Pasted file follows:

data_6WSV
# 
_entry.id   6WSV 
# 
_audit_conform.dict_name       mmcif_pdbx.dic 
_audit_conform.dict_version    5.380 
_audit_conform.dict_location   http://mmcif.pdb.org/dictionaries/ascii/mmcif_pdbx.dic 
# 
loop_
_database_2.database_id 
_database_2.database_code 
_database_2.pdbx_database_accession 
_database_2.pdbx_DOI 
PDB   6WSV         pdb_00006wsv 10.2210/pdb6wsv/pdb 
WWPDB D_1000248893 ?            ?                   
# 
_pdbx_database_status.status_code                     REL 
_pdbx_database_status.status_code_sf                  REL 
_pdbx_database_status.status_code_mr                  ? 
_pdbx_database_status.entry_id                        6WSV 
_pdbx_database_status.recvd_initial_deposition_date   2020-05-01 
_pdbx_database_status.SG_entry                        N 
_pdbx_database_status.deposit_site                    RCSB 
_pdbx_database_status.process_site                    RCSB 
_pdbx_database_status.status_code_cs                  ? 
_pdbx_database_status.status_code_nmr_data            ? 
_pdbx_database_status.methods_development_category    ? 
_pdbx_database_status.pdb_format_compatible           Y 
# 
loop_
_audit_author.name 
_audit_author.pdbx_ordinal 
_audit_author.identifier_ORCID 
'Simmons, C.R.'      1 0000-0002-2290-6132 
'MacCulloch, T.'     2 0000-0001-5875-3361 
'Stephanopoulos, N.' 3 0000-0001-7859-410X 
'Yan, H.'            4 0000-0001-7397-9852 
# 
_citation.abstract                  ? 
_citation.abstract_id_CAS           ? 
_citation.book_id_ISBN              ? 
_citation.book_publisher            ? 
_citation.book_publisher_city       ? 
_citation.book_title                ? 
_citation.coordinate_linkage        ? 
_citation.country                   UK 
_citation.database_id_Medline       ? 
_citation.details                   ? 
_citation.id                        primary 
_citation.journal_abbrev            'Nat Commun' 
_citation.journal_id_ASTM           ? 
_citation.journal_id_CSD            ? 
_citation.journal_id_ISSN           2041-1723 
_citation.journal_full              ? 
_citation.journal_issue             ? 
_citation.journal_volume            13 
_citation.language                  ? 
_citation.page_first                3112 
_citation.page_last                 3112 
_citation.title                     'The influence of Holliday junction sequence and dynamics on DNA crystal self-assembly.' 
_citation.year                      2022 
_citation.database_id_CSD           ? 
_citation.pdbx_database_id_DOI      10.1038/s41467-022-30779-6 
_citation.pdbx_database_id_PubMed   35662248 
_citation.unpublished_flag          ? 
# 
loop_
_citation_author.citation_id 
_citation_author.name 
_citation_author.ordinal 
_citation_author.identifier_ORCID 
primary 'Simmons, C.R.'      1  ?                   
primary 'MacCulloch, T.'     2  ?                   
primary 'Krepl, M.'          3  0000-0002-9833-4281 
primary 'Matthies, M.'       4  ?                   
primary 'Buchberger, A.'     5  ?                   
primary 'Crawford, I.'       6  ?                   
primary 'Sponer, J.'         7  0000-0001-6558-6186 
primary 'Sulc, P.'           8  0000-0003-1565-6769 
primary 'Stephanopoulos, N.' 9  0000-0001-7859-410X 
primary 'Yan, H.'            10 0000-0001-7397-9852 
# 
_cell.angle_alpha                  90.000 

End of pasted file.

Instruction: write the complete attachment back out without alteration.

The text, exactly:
data_6WSV
# 
_entry.id   6WSV 
# 
_audit_conform.dict_name       mmcif_pdbx.dic 
_audit_conform.dict_version    5.380 
_audit_conform.dict_location   http://mmcif.pdb.org/dictionaries/ascii/mmcif_pdbx.dic 
# 
loop_
_database_2.database_id 
_database_2.database_code 
_database_2.pdbx_database_accession 
_database_2.pdbx_DOI 
PDB   6WSV         pdb_00006wsv 10.2210/pdb6wsv/pdb 
WWPDB D_1000248893 ?            ?                   
# 
_pdbx_database_status.status_code                     REL 
_pdbx_database_status.status_code_sf                  REL 
_pdbx_database_status.status_code_mr                  ? 
_pdbx_database_status.entry_id                        6WSV 
_pdbx_database_status.recvd_initial_deposition_date   2020-05-01 
_pdbx_database_status.SG_entry                        N 
_pdbx_database_status.deposit_site                    RCSB 
_pdbx_database_status.process_site                    RCSB 
_pdbx_database_status.status_code_cs                  ? 
_pdbx_database_status.status_code_nmr_data            ? 
_pdbx_database_status.methods_development_category    ? 
_pdbx_database_status.pdb_format_compatible           Y 
# 
loop_
_audit_author.name 
_audit_author.pdbx_ordinal 
_audit_author.identifier_ORCID 
'Simmons, C.R.'      1 0000-0002-2290-6132 
'MacCulloch, T.'     2 0000-0001-5875-3361 
'Stephanopoulos, N.' 3 0000-0001-7859-410X 
'Yan, H.'            4 0000-0001-7397-9852 
# 
_citation.abstract                  ? 
_citation.abstract_id_CAS           ? 
_citation.book_id_ISBN              ? 
_citation.book_publisher            ? 
_citation.book_publisher_city       ? 
_citation.book_title                ? 
_citation.coordinate_linkage        ? 
_citation.country                   UK 
_citation.database_id_Medline       ? 
_citation.details                   ? 
_citation.id                        primary 
_citation.journal_abbrev            'Nat Commun' 
_citation.journal_id_ASTM           ? 
_citation.journal_id_CSD            ? 
_citation.journal_id_ISSN           2041-1723 
_citation.journal_full              ? 
_citation.journal_issue             ? 
_citation.journal_volume            13 
_citation.language                  ? 
_citation.page_first                3112 
_citation.page_last                 3112 
_citation.title                     'The influence of Holliday junction sequence and dynamics on DNA crystal self-assembly.' 
_citation.year                      2022 
_citation.database_id_CSD           ? 
_citation.pdbx_database_id_DOI      10.1038/s41467-022-30779-6 
_citation.pdbx_database_id_PubMed   35662248 
_citation.unpublished_flag          ? 
# 
loop_
_citation_author.citation_id 
_citation_author.name 
_citation_author.ordinal 
_citation_author.identifier_ORCID 
primary 'Simmons, C.R.'      1  ?                   
primary 'MacCulloch, T.'     2  ?                   
primary 'Krepl, M.'          3  0000-0002-9833-4281 
primary 'Matthies, M.'       4  ?                   
primary 'Buchberger, A.'     5  ?                   
primary 'Crawford, I.'       6  ?                   
primary 'Sponer, J.'         7  0000-0001-6558-6186 
primary 'Sulc, P.'           8  0000-0003-1565-6769 
primary 'Stephanopoulos, N.' 9  0000-0001-7859-410X 
primary 'Yan, H.'            10 0000-0001-7397-9852 
# 
_cell.angle_alpha                  90.000 